You can study the workings of overlay in the following examples. Each contains documented source code, along with a standalone page to allow you to easily transfer the examples to your own site. The most important example is the first one, "Minimal setup for overlay".

Combining overlay with Flowplayer

These demos provide some examples of how to use overlay and Flowplayer together.

overlay Graphics

Download graphics pack

You can use our graphics as the basis for your design. You can freely change the design as you see fit. Click the image on the right to download a zip file. Before using the graphics, you should consult the User's Guide on how graphics can be used when designing the look and feel of the tools.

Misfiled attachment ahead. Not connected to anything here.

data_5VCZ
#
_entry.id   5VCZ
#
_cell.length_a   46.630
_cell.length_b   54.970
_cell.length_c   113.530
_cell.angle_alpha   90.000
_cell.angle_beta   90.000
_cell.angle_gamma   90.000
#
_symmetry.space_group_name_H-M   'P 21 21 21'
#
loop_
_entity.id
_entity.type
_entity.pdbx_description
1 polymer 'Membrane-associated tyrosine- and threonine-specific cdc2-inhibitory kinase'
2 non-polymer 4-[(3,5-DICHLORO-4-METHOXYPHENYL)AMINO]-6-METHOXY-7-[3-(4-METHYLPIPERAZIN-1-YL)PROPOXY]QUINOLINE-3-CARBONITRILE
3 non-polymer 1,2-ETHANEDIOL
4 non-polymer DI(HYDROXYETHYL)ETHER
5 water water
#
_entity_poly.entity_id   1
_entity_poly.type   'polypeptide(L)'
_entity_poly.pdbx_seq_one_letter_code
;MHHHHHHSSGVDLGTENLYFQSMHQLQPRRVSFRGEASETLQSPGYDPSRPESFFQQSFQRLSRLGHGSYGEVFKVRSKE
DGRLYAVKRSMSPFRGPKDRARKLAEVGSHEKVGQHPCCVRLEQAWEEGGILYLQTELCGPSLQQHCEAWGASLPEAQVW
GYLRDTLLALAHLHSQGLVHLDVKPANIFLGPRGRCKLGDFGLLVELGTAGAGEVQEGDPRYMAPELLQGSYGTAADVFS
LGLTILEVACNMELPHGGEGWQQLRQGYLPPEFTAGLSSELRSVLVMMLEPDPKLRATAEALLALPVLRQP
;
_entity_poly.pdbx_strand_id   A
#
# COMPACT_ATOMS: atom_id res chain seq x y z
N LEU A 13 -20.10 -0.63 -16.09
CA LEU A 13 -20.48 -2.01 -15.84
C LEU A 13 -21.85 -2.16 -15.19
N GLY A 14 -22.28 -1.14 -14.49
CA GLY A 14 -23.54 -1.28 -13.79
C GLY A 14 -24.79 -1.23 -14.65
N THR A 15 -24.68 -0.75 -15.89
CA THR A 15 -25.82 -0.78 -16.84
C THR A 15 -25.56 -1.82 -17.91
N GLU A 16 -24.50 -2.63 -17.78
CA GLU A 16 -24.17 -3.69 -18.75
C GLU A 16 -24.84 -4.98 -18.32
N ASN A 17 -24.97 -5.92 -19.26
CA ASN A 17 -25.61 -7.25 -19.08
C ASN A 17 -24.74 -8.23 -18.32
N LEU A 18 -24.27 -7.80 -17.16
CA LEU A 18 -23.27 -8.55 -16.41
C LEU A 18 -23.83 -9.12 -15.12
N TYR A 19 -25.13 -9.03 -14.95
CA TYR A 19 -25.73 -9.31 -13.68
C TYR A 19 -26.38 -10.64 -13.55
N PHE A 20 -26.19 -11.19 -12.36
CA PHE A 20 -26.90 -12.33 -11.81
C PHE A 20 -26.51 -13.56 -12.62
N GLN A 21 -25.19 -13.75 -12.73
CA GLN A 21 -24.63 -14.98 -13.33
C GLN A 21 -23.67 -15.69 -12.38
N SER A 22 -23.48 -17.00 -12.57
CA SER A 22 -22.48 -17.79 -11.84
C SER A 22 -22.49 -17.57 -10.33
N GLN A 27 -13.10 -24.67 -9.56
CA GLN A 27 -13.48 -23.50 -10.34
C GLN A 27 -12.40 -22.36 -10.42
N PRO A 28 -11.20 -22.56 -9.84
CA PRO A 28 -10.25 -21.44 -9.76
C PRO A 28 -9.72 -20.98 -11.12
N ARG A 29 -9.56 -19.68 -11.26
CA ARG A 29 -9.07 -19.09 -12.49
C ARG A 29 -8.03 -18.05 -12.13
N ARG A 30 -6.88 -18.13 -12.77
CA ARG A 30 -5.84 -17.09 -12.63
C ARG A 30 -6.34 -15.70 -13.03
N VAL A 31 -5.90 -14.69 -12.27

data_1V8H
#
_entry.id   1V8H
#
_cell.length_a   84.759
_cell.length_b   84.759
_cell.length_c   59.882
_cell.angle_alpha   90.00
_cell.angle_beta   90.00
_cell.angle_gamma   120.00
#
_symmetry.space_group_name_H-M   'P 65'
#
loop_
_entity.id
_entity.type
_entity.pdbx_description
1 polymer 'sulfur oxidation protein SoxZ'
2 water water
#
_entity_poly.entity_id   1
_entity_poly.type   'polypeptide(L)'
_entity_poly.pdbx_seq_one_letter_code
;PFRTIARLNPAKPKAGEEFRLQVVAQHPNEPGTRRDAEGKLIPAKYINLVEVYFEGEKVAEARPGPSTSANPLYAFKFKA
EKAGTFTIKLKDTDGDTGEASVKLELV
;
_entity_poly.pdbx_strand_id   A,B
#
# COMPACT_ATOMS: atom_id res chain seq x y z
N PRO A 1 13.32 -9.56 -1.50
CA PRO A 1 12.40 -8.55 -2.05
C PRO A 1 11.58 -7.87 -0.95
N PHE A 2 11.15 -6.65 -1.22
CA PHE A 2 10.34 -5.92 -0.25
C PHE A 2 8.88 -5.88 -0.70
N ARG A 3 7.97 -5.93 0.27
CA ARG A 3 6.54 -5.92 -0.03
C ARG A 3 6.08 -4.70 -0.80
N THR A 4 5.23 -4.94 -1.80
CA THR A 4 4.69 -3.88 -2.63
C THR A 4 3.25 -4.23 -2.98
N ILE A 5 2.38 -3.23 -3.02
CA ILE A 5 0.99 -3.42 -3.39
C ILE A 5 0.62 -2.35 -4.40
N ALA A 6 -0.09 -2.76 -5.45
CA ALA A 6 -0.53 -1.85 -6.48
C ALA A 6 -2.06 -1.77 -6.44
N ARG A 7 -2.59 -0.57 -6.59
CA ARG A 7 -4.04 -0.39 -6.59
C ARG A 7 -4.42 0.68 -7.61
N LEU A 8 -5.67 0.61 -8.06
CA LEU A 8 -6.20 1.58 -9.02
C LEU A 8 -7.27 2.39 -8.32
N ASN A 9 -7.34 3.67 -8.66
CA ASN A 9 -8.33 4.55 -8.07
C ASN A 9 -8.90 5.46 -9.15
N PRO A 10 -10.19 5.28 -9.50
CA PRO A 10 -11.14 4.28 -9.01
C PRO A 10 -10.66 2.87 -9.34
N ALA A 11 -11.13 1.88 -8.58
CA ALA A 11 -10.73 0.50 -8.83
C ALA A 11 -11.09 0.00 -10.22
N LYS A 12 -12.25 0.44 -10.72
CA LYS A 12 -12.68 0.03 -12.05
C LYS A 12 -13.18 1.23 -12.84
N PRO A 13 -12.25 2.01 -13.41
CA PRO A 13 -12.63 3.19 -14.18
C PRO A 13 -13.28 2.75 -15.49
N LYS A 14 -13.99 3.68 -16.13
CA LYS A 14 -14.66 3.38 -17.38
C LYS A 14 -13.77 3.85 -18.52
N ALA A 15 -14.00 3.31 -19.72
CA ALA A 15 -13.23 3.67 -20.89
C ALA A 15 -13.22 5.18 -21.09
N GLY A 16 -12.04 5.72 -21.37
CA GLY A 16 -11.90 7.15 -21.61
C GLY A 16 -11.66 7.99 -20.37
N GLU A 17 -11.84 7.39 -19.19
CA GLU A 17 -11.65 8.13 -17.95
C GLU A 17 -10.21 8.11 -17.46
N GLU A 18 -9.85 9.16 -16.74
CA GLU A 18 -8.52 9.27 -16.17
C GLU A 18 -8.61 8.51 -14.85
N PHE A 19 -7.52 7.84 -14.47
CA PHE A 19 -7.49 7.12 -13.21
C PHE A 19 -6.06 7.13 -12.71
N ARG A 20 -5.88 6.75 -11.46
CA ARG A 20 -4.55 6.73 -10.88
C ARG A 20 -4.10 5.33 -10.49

Here are a few examples of what is included in the zip file:

White overlay Black overlay Red overlay


Here is a list of all available configuration options:

Property Default value Description
close A jQuery selector for the closing elements inside the overlay. These can be any elements such as links, buttons or images. If this is not supplied, a close element is auto-generated. Read more about this in defining close actions.
closeOnClick true By default, overlays are closed when the mouse is clicked outside the overlay area. Setting this property to false suppresses this behaviour which is suitable for modal dialogs.
closeOnEsc true By default, overlays are closed when the ESC keyboard key is pressed. Setting this property to false suppresses this behaviour.
effect 'default'